State Parole Board, City of Reading and Berks County District Attorney Announce Success of Partnership to Reduce Crime

State Parole Board, City of Reading and Berks County District Attorney Announce Success of Partnership to Reduce Crime

News for Immediate Release

June 24, 2014

State Parole Board, City of Reading and Berks County District Attorney Announce Success of Partnership to Reduce Crime

Initiative is contributing to 24 percent reduction in crime

Harrisburg – State and local officials today discussed the implementation of the Reading Street Crimes Unit and the success of the initiative to combat violent crime in the City of Reading.

The Reading Police Department has reported a 24 percent reduction in violent crime as a result of this initiative and other measures implemented in the past 10 months.

“Having state parole officers and Reading police officers working side by side has been an effective way to share information and make our community safer,” said Reading Chief of Police William M. Heim. “The SCU has been an important factor in the decline in violent crime that the city is currently experiencing.”

“In January 2013 at the Crime Summit, Governor Tom Corbett committed the assistance of state agencies to help address the increasing violence that the city was experiencing,” said Pennsylvania Board of Probation and Parole Chairman Michael C. Potteiger.  “Through this partnership, we have been working to improve public safety by removing violent offenders from the streets and providing treatment and programming when needed.”

The SCU was created to enable parole agents to ride along with police officers while patrolling high crime areas. It targets high risk offenders under the supervision of the Board who have a history of drugs, guns and violence.  This is beneficial because if the officer encounters an individual who is on parole the agent can deal with the situation immediately.  If drugs or weapons are found in the course of a contact with a parolee, the police officer can immediately arrest and charge the offender for the new crime.

“This is one of the most successful initiatives that began with the Crime Summit,” said City of Reading Mayor Vaughn Spencer.  “The state Board of Probation and Parole offered to bring the Street Crimes Unit to Reading and the police and district attorney were enthusiastic about it. It’s been good for both agencies and the community.”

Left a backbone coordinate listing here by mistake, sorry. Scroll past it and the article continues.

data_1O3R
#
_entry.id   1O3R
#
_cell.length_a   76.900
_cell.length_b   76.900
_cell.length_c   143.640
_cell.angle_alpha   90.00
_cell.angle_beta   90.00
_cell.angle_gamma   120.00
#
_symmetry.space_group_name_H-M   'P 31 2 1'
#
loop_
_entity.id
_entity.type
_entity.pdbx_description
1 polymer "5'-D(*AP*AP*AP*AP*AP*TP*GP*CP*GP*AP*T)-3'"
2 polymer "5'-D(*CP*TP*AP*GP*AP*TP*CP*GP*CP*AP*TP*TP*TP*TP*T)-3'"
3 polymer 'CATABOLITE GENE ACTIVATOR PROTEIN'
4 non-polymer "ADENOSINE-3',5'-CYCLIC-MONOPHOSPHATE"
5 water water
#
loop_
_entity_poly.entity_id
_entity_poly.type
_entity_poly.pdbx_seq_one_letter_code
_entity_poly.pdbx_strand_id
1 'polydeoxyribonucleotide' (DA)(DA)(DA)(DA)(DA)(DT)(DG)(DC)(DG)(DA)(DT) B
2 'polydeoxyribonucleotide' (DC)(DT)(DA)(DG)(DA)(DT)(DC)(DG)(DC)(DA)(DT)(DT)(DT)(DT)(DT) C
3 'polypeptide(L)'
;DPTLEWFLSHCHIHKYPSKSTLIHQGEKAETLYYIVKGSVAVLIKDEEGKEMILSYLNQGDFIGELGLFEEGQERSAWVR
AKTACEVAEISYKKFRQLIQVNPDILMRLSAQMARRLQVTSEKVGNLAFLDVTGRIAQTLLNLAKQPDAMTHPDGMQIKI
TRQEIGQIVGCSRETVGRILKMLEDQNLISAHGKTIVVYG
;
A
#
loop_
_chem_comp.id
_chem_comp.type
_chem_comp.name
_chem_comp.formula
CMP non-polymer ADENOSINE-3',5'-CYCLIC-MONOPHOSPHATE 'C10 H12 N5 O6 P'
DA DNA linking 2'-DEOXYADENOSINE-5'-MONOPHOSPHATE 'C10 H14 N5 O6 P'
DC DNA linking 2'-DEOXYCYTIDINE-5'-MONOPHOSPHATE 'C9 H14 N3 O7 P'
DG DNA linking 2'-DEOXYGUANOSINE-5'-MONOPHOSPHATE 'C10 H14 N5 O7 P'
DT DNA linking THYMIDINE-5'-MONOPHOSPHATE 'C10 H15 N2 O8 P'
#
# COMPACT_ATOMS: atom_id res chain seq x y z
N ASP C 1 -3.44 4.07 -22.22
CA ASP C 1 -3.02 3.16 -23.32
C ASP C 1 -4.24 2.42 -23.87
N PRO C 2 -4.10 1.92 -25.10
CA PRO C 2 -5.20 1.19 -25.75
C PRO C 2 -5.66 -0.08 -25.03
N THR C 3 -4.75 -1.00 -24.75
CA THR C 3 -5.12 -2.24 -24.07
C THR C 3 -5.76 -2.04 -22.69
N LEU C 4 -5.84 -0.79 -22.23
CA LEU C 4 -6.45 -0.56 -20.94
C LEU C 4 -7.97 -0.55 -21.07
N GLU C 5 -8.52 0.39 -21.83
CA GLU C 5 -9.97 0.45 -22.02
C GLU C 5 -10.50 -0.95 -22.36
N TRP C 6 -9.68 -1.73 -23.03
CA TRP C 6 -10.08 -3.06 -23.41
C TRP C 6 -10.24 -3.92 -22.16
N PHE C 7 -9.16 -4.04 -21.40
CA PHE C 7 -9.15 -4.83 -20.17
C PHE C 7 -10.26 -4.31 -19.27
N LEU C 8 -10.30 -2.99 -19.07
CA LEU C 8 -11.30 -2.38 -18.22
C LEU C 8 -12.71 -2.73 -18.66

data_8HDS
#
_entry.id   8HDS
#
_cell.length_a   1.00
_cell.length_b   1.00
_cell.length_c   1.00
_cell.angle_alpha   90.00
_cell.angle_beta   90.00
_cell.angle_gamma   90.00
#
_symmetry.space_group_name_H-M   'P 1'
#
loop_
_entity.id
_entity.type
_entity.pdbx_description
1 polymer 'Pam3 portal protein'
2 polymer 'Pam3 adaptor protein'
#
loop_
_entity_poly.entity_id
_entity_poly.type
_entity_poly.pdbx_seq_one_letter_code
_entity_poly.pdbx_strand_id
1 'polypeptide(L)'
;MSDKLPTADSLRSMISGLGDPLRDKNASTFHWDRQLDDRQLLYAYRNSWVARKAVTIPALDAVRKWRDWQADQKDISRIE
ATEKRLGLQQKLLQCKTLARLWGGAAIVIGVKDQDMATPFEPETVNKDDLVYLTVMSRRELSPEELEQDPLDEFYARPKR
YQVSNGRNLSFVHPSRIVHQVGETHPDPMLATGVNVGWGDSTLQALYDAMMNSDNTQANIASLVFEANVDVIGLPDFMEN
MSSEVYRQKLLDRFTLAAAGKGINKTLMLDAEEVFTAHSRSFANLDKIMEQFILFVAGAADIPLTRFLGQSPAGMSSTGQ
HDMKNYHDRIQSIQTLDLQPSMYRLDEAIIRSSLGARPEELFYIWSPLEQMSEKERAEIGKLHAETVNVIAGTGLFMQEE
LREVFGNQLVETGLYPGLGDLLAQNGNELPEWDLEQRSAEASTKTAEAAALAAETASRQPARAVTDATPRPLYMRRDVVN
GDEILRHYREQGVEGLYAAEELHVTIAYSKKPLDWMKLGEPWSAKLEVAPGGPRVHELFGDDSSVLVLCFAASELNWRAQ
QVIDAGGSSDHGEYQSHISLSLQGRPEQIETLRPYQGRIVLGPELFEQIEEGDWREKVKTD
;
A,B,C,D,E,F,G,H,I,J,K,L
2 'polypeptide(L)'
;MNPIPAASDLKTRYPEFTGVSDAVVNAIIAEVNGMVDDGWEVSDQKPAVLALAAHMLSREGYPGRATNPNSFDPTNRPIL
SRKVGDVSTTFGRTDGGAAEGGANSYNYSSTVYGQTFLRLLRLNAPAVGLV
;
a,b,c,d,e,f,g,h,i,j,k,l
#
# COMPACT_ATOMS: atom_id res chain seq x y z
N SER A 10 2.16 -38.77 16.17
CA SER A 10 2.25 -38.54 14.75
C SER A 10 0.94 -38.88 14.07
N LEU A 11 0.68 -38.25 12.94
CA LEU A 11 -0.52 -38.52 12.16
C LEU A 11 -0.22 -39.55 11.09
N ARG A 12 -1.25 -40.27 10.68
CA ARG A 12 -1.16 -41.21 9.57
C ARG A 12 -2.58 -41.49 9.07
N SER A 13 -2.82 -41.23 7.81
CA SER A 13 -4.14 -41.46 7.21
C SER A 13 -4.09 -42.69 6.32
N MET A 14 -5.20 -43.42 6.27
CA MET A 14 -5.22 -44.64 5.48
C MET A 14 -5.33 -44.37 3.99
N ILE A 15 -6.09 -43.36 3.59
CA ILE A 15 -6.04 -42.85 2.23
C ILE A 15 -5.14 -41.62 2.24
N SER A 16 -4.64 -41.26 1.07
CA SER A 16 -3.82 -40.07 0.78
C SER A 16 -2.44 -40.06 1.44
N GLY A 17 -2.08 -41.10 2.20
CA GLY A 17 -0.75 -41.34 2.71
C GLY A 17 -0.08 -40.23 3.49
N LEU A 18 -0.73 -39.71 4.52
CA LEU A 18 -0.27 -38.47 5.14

“We appreciate this cooperative effort with the Parole Board to have this unit present in our area,” said Berks County District Attorney John T. Adams. “It is one of the many ways that state and local agencies work together to make our communities a safer place to live.”

From August 2013 through April 2014, 115 offenders have been referred to the Reading Street Crimes Unit. Parole agents in the Unit work with re-entry agents to refer offenders to programming to change offender behavior and also to assist families with appropriate interventions.

“We have certainly been able to get violent offenders off the street before they can commit another crime, but we are also improving law enforcement relationships in the community,” said Potteiger.  “Parolees and families are cooperative once they understand we are there to help, not just arrest someone.” 

Of the offenders assigned to the Street Crimes Unit:

  • 60 were referred to cognitive behavioral, violence prevention or employment programming or substance abuse treatment
  • 8 were recommitted as a technical parole violator
  • 6 were recommitted for a criminal violation
  • 5 were recommitted as a technical parole violator with criminal charges pending
  • 8 successfully completed supervision or transferred from the district


Media contact: Sherry Tate, 717-231-4411


Parole Board Media Contact Details

Janaki Theivakumaran

Pennsylvania Parole Board Media